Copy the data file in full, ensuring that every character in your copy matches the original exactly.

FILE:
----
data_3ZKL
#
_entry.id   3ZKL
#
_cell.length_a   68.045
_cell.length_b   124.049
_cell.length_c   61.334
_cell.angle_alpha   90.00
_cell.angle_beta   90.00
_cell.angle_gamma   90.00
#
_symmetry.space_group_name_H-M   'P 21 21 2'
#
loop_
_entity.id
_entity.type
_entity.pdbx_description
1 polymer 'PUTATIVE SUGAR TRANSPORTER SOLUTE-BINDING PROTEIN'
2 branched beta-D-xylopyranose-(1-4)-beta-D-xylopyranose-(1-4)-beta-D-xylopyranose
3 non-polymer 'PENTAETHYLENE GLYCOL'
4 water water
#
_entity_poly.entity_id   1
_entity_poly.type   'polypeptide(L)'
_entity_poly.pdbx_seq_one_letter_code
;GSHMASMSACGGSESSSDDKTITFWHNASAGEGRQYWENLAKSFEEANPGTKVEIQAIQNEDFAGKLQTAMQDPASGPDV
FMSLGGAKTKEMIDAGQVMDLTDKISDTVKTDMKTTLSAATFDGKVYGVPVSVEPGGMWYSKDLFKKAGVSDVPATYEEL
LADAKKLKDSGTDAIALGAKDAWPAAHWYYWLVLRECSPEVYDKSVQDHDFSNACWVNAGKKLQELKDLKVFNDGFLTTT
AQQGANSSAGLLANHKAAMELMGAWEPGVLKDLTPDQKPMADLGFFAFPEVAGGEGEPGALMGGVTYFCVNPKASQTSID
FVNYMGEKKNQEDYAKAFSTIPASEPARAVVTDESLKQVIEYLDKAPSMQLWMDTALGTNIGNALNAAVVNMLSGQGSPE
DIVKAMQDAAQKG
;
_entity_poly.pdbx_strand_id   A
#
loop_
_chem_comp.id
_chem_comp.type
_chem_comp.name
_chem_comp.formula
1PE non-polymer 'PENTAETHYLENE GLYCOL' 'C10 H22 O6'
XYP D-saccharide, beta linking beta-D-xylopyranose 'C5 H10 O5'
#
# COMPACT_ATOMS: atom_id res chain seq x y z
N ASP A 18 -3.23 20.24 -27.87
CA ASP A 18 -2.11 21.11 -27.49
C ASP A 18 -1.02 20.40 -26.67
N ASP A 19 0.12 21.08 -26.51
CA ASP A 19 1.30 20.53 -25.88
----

data_3ZKL
#
_entry.id   3ZKL
#
_cell.length_a   68.045
_cell.length_b   124.049
_cell.length_c   61.334
_cell.angle_alpha   90.00
_cell.angle_beta   90.00
_cell.angle_gamma   90.00
#
_symmetry.space_group_name_H-M   'P 21 21 2'
#
loop_
_entity.id
_entity.type
_entity.pdbx_description
1 polymer 'PUTATIVE SUGAR TRANSPORTER SOLUTE-BINDING PROTEIN'
2 branched beta-D-xylopyranose-(1-4)-beta-D-xylopyranose-(1-4)-beta-D-xylopyranose
3 non-polymer 'PENTAETHYLENE GLYCOL'
4 water water
#
_entity_poly.entity_id   1
_entity_poly.type   'polypeptide(L)'
_entity_poly.pdbx_seq_one_letter_code
;GSHMASMSACGGSESSSDDKTITFWHNASAGEGRQYWENLAKSFEEANPGTKVEIQAIQNEDFAGKLQTAMQDPASGPDV
FMSLGGAKTKEMIDAGQVMDLTDKISDTVKTDMKTTLSAATFDGKVYGVPVSVEPGGMWYSKDLFKKAGVSDVPATYEEL
LADAKKLKDSGTDAIALGAKDAWPAAHWYYWLVLRECSPEVYDKSVQDHDFSNACWVNAGKKLQELKDLKVFNDGFLTTT
AQQGANSSAGLLANHKAAMELMGAWEPGVLKDLTPDQKPMADLGFFAFPEVAGGEGEPGALMGGVTYFCVNPKASQTSID
FVNYMGEKKNQEDYAKAFSTIPASEPARAVVTDESLKQVIEYLDKAPSMQLWMDTALGTNIGNALNAAVVNMLSGQGSPE
DIVKAMQDAAQKG
;
_entity_poly.pdbx_strand_id   A
#
loop_
_chem_comp.id
_chem_comp.type
_chem_comp.name
_chem_comp.formula
1PE non-polymer 'PENTAETHYLENE GLYCOL' 'C10 H22 O6'
XYP D-saccharide, beta linking beta-D-xylopyranose 'C5 H10 O5'
#
# COMPACT_ATOMS: atom_id res chain seq x y z
N ASP A 18 -3.23 20.24 -27.87
CA ASP A 18 -2.11 21.11 -27.49
C ASP A 18 -1.02 20.40 -26.67
N ASP A 19 0.12 21.08 -26.51
CA ASP A 19 1.30 20.53 -25.88